Monday, November 18, 2013

Are You Managing Employee Absenteism?

Most employment awards and agreements (in Australia at least) include provisions for leave of absence, including for illness, emergencies relating to direct family members, and recreation. Some organisations, typically government, but also some larger private sector employees have very generous leave provisions.

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The cost of absenteeism is anticipated in an organisations operating costs and it's only when discretional leave (sick leave and personal leave for family crises), is abused that it requires direct action. Discretional leave is leave that is only taken if needed, unlike recreation leave which is an entitlement that people are expected to take.

In Australia, it's possible for employees to take up to say five days per year of sick leave or personal leave without a medical certificate. It's this leave that is most often being abused. Additionally, some employees find medical practitioners who will provide a medical certificate for almost anything and these are occasionally adding to the problem. One health department I know identified a medical practitioner who was providing medical certificates on request so often that the hospital issued a memo to staff saying it would no longer accept medical certificates from him.

As a human resources manager, I had checks of staff absenteeism done every two months. If I found a pattern of absences eg, every Friday, every second Monday, I reported them to the relevant divisional managers with a request that they interview the staff concerned to find out what their problem was. If staff had regular, ongoing absences, I would discuss their situation with them. Some were genuine, some weren't, but if necessary, I could request individuals undergo a medical examination at the organisations expense to ensure they were fit for duty.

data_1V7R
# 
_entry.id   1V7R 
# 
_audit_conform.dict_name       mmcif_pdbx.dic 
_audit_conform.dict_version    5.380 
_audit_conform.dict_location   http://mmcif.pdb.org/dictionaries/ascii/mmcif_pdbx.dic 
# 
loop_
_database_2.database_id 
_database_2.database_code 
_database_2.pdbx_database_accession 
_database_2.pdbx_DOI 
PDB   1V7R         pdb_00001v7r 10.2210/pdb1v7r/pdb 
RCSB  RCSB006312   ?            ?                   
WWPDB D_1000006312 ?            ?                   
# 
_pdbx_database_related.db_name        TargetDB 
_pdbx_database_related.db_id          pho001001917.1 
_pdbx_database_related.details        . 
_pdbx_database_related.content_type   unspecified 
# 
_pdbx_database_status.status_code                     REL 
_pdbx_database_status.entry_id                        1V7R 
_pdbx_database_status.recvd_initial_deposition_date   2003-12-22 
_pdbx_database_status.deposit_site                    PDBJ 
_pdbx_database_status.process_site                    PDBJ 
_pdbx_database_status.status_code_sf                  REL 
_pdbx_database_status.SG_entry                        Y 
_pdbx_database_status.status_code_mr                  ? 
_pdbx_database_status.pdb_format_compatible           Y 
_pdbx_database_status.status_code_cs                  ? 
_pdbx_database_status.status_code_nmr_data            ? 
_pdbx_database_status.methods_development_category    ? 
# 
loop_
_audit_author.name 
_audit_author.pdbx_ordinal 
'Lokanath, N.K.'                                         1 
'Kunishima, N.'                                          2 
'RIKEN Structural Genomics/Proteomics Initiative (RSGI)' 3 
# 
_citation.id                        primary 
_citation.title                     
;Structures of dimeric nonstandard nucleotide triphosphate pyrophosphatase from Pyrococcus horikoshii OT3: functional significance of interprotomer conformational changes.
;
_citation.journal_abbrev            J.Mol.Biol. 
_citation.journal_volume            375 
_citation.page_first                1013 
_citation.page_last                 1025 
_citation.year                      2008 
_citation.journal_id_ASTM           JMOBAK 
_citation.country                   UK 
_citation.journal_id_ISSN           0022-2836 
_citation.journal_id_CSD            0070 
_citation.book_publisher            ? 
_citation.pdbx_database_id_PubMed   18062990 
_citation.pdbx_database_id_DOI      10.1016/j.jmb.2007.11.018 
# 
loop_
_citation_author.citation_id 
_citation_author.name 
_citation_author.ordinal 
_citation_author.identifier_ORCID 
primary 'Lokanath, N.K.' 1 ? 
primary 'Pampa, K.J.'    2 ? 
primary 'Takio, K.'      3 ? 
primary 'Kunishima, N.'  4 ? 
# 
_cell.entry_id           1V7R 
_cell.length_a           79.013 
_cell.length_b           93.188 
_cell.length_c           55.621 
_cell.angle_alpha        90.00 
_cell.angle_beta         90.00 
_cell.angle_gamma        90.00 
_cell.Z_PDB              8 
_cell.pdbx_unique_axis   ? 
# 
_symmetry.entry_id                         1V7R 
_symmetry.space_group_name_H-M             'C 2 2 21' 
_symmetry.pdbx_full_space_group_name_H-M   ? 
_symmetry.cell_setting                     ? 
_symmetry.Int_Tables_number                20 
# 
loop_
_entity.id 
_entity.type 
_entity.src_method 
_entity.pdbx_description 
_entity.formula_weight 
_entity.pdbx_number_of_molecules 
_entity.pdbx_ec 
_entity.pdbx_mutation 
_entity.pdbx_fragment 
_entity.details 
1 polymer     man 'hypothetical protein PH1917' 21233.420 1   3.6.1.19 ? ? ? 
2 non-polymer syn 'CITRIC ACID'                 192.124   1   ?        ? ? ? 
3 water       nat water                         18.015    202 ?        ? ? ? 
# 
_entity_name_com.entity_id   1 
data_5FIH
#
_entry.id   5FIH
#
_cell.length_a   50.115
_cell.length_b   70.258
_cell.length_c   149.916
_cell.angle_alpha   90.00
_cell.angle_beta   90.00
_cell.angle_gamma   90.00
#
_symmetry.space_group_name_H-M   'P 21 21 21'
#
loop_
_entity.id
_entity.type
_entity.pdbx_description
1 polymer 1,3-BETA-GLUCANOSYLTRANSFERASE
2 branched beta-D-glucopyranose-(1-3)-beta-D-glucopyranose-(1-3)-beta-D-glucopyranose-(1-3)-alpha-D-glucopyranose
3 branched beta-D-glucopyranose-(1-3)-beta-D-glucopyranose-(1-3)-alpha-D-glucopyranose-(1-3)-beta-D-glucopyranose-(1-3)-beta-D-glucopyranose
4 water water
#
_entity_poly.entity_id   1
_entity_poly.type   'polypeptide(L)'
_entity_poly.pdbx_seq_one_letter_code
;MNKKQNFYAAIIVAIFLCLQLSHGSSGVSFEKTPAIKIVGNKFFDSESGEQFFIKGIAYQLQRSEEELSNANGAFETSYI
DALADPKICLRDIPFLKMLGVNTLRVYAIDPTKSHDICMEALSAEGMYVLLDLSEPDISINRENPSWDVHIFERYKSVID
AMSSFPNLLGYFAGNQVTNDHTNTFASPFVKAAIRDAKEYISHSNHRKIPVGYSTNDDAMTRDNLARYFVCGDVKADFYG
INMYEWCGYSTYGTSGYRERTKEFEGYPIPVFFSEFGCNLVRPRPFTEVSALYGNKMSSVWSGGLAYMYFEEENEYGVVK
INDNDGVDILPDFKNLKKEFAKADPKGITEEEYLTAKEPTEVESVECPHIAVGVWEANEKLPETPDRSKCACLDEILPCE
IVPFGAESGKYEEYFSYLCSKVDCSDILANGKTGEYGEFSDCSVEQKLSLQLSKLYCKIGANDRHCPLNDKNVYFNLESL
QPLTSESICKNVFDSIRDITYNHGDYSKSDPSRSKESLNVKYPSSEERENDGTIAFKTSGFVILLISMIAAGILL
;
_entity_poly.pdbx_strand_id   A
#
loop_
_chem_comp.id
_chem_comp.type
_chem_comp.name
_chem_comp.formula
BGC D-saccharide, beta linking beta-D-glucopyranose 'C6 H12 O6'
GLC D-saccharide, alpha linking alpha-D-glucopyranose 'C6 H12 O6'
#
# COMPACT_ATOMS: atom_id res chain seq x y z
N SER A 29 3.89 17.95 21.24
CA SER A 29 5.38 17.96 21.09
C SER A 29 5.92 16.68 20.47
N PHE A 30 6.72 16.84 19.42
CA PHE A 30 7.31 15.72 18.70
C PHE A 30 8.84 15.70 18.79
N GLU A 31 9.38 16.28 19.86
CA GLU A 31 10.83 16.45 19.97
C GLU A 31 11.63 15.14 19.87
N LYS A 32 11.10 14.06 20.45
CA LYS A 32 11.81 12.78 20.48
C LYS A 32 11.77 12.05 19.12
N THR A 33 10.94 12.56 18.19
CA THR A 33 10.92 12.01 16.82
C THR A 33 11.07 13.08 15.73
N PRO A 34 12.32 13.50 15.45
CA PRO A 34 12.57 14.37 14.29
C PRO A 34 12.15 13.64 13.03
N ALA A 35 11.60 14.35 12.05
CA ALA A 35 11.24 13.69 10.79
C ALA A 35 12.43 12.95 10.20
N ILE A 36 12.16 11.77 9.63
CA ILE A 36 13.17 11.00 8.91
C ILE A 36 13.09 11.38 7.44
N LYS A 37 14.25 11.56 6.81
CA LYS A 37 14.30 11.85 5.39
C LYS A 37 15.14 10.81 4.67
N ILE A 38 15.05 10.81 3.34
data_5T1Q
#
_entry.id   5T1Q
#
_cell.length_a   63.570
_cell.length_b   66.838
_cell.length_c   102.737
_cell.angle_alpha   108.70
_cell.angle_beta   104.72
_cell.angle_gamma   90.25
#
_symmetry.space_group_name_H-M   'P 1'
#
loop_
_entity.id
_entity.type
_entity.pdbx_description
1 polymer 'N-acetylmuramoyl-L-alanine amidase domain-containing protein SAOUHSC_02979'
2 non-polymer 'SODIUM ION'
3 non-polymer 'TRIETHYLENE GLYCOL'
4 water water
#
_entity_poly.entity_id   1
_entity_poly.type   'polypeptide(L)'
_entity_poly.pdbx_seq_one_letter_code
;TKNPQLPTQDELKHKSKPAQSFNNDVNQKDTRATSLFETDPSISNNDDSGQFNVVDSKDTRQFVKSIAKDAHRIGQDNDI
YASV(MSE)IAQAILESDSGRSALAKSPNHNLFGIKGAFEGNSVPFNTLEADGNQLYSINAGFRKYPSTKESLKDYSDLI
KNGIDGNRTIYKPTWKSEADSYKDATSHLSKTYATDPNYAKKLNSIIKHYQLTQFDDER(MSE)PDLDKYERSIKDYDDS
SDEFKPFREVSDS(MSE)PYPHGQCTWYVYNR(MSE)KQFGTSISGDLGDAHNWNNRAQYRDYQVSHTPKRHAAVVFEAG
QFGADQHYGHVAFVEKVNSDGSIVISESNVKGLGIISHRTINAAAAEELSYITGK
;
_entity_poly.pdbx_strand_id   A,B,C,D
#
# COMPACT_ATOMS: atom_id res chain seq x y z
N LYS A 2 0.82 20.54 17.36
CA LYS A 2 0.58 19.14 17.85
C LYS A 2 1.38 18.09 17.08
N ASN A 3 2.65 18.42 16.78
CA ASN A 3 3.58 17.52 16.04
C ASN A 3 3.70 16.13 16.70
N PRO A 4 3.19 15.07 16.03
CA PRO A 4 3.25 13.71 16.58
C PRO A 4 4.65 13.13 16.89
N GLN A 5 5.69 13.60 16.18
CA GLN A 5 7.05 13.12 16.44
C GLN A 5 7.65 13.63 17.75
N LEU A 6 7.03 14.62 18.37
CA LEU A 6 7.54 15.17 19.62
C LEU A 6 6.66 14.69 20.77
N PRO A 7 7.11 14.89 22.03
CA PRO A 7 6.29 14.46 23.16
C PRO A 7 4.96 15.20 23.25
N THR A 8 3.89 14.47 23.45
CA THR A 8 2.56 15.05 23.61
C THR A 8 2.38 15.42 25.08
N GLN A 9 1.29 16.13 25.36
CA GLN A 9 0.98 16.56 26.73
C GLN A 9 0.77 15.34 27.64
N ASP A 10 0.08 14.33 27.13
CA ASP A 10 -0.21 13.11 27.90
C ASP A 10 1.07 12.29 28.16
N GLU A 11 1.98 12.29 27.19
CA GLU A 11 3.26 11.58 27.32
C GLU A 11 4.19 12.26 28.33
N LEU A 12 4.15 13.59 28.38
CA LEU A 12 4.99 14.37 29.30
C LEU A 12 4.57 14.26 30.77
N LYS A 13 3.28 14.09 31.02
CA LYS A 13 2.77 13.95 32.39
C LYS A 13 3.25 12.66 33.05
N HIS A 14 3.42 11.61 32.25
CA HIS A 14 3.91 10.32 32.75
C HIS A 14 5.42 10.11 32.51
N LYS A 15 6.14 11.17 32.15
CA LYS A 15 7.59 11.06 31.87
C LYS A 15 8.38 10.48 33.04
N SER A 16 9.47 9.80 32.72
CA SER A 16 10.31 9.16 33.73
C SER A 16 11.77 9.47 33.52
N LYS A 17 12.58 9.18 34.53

Occasionally, morale problems were the cause of absences within a specific work area. On these occasions, I would counsel the senior manager and encourage them to do some team building and rectify whatever had been identified as the problem generating poor morale.

While it can be very difficult dealing with unwarranted absences, being seen to be actively monitoring the absences is essential. To do nothing, sends a message to staff that their behaviour is acceptable.

Incentive programs eg, giving staff who don't take all their discretional leave an annual bonus can be handy, but can discriminate against those who have genuine reasons to be absent. If this type policy is introduced, it should be done carefully and with thorough research into the reasons why people are absent.

How many people in your organisation take unwarranted leave?


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